The Northwest Energy Efficiency Council and the Washington State University Plant Operations Support Consortium recently hosted a BOC Tech Talk for consortium members and others in the building operations profession across the country.
The presenter was Neil Bavins, BOC instructor, and focused on economizers’ role in the HVAC system. The Tech Talk is available on the WSU Plant Operations Support Consortium website.
After the presentation, we received a good question for Neil that we are sharing on the Blog today, along with Neil’s response. If you have questions on the topic or the webinar, feel free to leave them in the comment box at the end of this article.
Question: I do have a question concerning the economizer/damper on the units we have. I have the dampers set to 5% minimum open during occupancy and have noticed our larger 5 ton unit is showing a larger amount of co2 (upwards of 1900 ppm and higher). The damper opens accordingly to the increased co2 but my question is with the moist air being brought in does that also increase the amount of co2 as well? I know that damp air causes an increase of co2 and I’m sure the moist air is not a big issue, but some of the highest readings from the co2 sensor has been when the classroom is empty, usually in the afternoon. During the unoccupied setback the damper is closed and the co2 numbers are zero to very low. Just wondering if there is a fix.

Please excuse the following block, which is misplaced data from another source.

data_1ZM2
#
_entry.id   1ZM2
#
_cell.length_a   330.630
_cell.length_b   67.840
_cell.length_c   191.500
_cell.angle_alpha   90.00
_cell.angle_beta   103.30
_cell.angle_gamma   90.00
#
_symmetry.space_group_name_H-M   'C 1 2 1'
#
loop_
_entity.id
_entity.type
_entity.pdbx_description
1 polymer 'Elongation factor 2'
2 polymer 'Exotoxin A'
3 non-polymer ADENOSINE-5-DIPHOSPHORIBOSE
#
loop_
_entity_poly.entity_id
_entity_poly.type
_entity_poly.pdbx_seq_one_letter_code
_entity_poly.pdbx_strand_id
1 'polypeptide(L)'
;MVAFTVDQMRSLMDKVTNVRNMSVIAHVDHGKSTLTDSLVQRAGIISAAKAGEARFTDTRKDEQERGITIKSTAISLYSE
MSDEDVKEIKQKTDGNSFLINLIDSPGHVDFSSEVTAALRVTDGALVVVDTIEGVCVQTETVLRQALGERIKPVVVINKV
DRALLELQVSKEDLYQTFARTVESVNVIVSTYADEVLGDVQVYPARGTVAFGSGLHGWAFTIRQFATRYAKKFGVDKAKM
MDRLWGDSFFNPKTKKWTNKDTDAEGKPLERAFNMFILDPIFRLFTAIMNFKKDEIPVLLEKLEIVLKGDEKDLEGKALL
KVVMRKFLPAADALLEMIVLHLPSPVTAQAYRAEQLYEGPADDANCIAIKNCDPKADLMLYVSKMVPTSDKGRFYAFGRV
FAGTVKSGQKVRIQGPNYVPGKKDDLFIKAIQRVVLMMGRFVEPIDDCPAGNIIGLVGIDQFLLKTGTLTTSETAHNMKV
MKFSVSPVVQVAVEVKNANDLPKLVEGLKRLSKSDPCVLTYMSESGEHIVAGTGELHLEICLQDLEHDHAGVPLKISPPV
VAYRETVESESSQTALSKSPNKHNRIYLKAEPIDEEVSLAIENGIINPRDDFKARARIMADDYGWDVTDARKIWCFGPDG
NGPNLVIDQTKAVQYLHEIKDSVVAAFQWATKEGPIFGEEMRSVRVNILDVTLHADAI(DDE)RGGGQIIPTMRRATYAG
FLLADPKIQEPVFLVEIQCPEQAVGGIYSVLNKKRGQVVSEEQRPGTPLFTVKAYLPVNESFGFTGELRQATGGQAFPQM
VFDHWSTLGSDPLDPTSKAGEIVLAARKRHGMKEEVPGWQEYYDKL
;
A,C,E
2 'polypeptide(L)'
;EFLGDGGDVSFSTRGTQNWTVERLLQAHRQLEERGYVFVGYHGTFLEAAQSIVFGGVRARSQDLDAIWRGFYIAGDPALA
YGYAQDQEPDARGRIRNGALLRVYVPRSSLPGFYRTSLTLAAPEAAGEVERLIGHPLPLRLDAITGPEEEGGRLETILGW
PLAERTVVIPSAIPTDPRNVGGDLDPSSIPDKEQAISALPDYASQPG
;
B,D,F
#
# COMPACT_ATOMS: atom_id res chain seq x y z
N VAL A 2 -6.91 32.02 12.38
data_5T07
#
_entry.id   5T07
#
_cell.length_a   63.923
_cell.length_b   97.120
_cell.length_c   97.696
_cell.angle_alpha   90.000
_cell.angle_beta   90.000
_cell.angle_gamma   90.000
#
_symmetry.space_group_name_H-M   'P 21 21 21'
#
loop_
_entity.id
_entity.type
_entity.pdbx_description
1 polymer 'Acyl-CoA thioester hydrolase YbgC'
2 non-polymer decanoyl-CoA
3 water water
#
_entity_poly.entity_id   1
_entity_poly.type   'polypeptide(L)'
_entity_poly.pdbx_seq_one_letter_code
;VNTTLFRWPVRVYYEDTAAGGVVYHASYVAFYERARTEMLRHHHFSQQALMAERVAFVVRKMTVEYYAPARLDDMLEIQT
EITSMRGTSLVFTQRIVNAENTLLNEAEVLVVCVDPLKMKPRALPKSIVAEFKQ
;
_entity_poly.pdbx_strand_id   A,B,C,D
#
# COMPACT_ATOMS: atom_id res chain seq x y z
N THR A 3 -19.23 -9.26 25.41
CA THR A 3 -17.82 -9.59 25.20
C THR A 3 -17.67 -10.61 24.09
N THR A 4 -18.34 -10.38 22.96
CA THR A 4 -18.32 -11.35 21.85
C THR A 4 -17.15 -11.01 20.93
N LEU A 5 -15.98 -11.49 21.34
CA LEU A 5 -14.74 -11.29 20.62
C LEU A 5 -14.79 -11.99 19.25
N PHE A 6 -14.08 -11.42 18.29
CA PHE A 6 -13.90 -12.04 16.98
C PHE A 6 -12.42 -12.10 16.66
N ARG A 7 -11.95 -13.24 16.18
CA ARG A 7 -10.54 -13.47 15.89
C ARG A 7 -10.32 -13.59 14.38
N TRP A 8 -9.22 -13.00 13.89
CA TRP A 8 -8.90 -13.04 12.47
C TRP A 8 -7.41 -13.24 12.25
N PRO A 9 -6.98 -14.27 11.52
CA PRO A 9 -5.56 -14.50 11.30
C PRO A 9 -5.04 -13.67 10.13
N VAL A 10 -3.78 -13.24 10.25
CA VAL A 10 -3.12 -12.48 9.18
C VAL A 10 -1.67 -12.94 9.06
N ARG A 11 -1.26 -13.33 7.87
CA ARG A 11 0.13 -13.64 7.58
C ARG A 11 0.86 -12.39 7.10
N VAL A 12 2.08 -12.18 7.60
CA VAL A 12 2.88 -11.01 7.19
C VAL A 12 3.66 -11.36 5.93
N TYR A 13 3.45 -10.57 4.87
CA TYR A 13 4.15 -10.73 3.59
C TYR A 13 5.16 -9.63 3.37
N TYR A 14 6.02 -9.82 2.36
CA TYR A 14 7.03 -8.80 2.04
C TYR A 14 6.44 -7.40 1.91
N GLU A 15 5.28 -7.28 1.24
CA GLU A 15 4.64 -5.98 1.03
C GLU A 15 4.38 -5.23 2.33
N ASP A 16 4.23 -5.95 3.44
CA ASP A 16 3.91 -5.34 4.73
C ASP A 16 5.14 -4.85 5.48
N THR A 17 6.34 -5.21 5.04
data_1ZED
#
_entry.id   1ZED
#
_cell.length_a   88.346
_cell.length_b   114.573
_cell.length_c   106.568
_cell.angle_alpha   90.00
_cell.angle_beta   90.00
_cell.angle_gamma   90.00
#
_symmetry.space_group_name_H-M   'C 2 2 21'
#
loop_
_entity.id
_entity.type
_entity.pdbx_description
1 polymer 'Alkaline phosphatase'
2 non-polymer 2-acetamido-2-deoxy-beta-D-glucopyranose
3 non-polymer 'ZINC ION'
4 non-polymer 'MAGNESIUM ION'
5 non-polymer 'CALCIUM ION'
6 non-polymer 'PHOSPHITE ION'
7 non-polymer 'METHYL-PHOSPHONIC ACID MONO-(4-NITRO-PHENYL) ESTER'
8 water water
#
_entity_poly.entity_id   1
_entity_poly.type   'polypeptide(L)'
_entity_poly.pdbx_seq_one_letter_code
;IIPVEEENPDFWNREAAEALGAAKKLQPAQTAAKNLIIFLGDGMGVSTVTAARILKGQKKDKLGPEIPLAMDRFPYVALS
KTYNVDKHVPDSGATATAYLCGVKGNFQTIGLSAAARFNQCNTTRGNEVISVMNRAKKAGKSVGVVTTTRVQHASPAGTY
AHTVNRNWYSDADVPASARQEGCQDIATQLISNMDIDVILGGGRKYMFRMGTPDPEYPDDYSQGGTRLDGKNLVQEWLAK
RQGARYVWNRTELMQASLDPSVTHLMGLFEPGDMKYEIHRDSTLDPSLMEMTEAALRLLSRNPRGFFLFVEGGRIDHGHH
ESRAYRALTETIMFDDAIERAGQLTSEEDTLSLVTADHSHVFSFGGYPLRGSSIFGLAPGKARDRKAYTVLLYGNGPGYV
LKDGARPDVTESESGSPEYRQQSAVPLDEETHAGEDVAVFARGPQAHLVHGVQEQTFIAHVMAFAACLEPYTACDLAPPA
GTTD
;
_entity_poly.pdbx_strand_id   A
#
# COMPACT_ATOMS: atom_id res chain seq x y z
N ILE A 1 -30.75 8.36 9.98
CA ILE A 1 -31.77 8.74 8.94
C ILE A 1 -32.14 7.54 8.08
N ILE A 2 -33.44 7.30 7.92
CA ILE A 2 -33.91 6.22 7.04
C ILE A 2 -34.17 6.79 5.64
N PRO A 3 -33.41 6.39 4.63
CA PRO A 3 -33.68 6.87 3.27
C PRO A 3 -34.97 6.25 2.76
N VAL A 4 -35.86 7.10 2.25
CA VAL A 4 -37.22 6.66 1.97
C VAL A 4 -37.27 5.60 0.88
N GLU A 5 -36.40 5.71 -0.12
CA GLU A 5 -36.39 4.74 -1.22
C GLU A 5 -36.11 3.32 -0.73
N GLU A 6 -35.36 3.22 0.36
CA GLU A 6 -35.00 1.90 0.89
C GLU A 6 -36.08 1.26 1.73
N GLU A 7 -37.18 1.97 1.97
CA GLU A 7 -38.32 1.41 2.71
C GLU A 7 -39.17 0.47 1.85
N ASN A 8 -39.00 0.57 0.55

Answer: I would not expect outside air to increase your CO2 levels. Outdoor air is typically between 400-450ppm. Moisture would only have a small effect. I would take a look at your CO2 sensor calibration, the sensor location (is it in the breathing zone?), or the sensor wiring/configuration (you should not be seeing zero readings from the sensor-normally will be 400-1100 PPM). Older sensors need to be re-calibrated every 1-5 years. Newer sensor are typically self calibrating. If you have a hand held CO2 sensor, I would check the reading of the handheld against the installed CO2 sensor.